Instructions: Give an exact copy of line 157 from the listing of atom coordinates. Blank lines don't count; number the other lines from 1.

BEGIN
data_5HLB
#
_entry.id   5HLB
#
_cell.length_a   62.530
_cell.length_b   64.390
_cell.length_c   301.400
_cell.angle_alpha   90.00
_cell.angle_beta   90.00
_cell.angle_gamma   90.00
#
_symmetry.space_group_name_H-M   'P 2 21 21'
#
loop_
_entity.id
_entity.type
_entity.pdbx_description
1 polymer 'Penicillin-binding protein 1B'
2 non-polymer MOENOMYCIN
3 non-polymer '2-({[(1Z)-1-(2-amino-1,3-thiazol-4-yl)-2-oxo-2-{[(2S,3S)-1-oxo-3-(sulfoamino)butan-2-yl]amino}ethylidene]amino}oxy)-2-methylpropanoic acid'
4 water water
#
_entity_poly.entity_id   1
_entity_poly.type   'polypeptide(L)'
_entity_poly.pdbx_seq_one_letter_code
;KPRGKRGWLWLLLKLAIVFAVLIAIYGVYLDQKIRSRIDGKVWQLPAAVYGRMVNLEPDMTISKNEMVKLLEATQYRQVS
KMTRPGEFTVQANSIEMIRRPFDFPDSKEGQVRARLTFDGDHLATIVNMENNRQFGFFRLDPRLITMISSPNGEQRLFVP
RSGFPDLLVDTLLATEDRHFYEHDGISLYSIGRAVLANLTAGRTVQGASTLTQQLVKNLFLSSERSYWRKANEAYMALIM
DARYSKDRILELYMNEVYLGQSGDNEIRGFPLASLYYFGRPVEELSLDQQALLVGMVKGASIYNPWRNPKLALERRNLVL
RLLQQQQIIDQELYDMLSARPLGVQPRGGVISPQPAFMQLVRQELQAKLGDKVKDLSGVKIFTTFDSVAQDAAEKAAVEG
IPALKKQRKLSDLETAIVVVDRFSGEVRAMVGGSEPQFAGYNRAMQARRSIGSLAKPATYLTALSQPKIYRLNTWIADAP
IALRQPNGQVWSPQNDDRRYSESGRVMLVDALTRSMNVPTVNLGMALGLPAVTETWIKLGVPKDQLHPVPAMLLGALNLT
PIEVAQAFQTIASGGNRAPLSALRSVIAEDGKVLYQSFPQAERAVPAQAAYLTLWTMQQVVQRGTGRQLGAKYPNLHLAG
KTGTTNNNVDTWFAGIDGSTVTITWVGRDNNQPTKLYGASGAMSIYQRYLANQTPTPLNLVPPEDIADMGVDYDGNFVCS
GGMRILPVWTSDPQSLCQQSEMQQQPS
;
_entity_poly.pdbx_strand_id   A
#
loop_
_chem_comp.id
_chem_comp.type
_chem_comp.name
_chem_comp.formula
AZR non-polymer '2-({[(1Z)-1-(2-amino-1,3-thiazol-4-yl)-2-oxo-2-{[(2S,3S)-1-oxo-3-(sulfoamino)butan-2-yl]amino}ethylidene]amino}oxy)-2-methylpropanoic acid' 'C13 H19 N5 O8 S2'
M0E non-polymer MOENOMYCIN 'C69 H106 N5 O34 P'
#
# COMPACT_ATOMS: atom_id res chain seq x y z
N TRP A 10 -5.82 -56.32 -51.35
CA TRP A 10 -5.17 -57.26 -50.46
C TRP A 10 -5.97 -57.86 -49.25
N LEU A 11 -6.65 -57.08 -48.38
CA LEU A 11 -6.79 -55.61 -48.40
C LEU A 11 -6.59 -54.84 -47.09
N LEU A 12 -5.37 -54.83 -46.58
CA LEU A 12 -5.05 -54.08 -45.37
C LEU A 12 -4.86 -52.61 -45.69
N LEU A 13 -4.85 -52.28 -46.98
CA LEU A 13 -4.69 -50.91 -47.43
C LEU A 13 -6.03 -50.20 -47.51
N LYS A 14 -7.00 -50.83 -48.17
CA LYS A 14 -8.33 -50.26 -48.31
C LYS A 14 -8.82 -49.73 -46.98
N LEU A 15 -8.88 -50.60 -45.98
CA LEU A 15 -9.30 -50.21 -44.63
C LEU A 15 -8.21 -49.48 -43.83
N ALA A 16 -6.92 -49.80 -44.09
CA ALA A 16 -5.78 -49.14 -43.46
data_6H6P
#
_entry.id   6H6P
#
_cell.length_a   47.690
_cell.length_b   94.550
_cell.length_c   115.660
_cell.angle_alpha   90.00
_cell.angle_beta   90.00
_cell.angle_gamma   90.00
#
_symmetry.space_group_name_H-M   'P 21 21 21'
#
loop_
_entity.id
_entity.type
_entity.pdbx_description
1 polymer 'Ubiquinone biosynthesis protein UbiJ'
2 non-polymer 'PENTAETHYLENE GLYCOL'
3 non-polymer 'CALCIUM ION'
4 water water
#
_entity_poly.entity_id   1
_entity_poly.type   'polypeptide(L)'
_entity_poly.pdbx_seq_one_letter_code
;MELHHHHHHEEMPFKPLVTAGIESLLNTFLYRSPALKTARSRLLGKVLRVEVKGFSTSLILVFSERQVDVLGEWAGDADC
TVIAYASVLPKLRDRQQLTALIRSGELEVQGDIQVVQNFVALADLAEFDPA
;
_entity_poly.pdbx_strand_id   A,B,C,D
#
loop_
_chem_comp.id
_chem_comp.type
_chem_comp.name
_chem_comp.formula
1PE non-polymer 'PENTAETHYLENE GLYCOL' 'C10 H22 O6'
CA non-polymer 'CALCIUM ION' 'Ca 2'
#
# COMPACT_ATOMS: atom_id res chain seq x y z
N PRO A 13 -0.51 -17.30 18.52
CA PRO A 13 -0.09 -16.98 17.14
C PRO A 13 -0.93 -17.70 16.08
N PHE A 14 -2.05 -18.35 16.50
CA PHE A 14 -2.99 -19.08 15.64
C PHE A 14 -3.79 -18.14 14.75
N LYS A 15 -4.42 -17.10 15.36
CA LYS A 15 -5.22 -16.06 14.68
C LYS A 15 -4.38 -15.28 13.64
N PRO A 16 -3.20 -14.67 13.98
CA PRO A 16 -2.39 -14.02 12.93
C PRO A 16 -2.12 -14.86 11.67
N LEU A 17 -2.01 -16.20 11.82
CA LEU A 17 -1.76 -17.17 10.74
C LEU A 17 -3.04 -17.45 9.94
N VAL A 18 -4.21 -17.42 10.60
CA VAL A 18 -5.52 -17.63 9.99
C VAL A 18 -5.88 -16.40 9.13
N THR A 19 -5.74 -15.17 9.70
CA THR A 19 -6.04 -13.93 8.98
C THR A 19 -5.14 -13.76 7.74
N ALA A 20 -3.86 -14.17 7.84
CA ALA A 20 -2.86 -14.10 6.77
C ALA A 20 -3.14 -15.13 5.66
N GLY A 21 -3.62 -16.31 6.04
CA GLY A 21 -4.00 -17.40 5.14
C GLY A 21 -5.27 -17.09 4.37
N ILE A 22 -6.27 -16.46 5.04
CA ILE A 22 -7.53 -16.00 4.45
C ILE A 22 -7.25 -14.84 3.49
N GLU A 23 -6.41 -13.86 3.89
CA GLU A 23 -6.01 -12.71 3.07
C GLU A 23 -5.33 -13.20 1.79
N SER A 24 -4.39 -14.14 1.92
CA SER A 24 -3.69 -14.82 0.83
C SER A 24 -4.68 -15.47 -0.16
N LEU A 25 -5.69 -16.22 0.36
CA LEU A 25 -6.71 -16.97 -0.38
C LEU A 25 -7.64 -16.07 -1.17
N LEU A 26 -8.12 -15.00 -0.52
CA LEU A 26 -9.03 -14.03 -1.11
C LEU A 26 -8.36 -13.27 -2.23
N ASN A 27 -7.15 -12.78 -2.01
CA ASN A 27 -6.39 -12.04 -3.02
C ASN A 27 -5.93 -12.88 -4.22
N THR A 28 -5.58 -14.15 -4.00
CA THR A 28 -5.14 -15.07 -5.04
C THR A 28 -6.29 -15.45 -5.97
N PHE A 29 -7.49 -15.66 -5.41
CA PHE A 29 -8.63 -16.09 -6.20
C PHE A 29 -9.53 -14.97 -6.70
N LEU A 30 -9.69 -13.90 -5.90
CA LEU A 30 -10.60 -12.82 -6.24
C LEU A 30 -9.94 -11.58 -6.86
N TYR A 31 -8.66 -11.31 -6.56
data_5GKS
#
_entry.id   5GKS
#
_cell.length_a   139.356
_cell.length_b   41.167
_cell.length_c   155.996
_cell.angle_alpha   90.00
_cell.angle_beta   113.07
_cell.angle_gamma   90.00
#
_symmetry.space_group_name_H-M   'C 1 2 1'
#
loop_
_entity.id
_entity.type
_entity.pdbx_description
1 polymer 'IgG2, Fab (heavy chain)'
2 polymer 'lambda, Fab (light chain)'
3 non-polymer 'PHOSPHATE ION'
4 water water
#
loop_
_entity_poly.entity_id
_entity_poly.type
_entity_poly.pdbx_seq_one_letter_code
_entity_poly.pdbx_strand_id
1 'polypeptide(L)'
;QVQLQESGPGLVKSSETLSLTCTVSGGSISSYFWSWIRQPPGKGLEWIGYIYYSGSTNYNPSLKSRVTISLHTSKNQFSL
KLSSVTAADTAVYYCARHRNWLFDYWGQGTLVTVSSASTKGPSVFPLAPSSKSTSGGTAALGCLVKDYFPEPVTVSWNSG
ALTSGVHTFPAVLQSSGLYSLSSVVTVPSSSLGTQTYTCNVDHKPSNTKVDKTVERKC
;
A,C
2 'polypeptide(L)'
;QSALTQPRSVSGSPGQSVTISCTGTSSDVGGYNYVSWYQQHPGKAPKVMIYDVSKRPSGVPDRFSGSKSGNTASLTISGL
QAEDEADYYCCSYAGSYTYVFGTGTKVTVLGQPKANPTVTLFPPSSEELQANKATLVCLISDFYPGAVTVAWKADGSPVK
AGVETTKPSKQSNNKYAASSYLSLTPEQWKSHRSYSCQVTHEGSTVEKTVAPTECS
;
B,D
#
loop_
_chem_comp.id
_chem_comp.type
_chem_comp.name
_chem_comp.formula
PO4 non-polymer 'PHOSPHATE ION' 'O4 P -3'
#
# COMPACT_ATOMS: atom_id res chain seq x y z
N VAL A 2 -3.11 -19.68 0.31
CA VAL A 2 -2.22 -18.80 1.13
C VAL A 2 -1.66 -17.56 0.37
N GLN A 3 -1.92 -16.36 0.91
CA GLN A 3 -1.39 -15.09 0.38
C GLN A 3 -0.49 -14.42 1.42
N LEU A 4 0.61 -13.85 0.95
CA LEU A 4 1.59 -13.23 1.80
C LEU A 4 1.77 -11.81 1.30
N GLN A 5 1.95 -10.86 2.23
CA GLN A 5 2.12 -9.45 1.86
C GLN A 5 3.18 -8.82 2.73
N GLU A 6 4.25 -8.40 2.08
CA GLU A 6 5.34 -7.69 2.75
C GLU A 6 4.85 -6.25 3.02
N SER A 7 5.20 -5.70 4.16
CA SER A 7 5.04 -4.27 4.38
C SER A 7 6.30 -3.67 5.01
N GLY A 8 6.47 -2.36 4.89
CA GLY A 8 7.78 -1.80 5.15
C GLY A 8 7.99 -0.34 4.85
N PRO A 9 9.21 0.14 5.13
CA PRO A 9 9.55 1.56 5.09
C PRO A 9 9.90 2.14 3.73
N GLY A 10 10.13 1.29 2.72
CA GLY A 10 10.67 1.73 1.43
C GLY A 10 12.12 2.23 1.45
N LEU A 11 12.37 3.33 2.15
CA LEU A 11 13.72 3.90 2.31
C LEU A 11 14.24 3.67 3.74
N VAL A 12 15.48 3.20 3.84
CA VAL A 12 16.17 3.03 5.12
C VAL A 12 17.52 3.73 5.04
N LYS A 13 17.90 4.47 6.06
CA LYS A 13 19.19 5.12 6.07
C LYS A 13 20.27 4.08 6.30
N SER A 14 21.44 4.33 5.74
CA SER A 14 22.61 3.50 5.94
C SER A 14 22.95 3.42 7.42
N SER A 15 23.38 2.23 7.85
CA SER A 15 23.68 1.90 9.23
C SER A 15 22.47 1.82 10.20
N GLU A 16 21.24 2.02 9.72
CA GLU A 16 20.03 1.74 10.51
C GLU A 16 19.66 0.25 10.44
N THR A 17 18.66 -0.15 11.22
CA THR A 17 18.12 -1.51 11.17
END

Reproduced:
C PHE A 29 -9.53 -14.97 -6.70